The device 12 further includes two belts 42 a and 42 b. One belt surrounds each pair of disks 40. The belts 42 a and 42 b define a ball launch path 44 there between and adjacent the air cannon 34.

During operation, after the air cannon 34 shoots the ball into the launch path 44, the belts 42 a and 42 b move at various belt speeds to impart the proper spin rate and velocity to ball. The average speed of the two belts determines the ball's speed. The difference in speed between the belts controls the ball's spin rate. The ball launch angle is determined by the angle between the ball launch path 44 and the ground 46. The launch angle is adjusted by changing the height of the front end of the vertical frame 32 relative to the base 26. The leveling jacks 30 can also be used to change the launch angle.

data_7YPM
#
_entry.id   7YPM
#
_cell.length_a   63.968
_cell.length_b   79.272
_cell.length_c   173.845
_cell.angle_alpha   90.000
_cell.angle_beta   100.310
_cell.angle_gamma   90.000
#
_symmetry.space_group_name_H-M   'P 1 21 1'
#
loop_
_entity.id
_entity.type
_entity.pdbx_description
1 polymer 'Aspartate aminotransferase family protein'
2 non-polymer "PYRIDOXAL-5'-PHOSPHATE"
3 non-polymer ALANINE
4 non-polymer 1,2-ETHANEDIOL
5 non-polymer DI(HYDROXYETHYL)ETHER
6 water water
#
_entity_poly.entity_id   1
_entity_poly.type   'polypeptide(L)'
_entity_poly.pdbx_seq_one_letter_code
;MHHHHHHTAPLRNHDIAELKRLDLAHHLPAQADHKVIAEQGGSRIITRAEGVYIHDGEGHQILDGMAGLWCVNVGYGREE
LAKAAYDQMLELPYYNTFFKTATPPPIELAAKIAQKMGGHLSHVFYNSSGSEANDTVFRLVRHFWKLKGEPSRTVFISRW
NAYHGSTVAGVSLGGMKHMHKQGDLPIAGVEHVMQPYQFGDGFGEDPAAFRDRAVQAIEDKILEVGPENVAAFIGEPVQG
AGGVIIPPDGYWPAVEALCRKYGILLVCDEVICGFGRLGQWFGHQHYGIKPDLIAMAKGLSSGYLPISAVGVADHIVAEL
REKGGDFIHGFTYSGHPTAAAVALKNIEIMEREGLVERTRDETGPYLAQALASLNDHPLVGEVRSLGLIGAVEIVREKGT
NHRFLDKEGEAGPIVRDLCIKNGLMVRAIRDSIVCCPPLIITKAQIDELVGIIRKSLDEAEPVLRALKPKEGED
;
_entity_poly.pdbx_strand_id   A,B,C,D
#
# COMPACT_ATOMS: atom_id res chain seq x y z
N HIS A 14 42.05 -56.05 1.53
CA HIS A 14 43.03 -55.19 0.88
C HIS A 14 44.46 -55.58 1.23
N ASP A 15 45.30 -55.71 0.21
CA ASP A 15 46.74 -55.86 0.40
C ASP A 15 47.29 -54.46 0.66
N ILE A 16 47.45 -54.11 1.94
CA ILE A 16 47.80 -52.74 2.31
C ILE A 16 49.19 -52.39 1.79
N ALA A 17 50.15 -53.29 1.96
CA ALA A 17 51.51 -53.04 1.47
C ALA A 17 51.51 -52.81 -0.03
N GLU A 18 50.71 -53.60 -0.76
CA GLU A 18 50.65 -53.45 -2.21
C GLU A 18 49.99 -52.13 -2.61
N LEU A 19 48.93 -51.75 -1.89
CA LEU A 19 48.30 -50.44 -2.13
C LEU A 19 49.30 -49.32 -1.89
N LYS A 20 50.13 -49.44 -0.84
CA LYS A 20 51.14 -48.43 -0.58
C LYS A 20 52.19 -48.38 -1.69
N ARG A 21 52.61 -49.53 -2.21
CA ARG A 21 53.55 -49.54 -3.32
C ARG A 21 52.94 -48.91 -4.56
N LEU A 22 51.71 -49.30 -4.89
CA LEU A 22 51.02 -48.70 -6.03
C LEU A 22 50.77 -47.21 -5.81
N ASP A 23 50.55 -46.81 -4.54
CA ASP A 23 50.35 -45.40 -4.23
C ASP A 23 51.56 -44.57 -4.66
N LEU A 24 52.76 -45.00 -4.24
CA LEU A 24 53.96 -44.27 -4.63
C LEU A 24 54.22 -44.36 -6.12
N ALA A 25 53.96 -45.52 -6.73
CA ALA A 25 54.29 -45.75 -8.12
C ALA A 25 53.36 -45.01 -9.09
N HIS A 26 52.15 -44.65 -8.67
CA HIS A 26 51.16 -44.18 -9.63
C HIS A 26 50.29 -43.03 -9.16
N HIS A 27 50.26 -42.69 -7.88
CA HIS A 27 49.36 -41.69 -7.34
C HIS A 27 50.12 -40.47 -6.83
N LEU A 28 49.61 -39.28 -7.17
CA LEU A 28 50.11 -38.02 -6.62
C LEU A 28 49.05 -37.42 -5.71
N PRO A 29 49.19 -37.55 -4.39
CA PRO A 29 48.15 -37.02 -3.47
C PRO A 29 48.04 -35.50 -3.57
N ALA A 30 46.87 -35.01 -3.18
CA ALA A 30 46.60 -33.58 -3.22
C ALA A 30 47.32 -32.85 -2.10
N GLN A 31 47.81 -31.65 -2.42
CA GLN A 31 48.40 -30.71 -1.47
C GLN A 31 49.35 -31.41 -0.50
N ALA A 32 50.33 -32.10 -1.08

Referring to FIG. 1, the two measuring devices 14 and 16 determine the spin rate and velocity of the ball 22, and are located along side of the ball's flight path 24. The first measuring device 14 is located at a first position P1 downstream of the launching device 12, and the second measuring device 16 is located at a second position P2 spaced downstream of the first position P1.

Referring to FIGS. 1 and 3, each measuring device 14 and 16 includes a movable tower 50 that holds a ballistic light screen assembly 52 and monitor 54. The tower 50 is a box-like structure and includes a lower rectangular frame 56, an upper rectangular frame 58, and vertical columns 60 that join the frames 56 and 58 together at the corners. The tower also includes braces 61 for additional structural rigidity and wire mesh 63 at least on one side to protect the monitor 54 from flying balls. The frames 56 and 58, columns 60, and braces 61 are fastened together.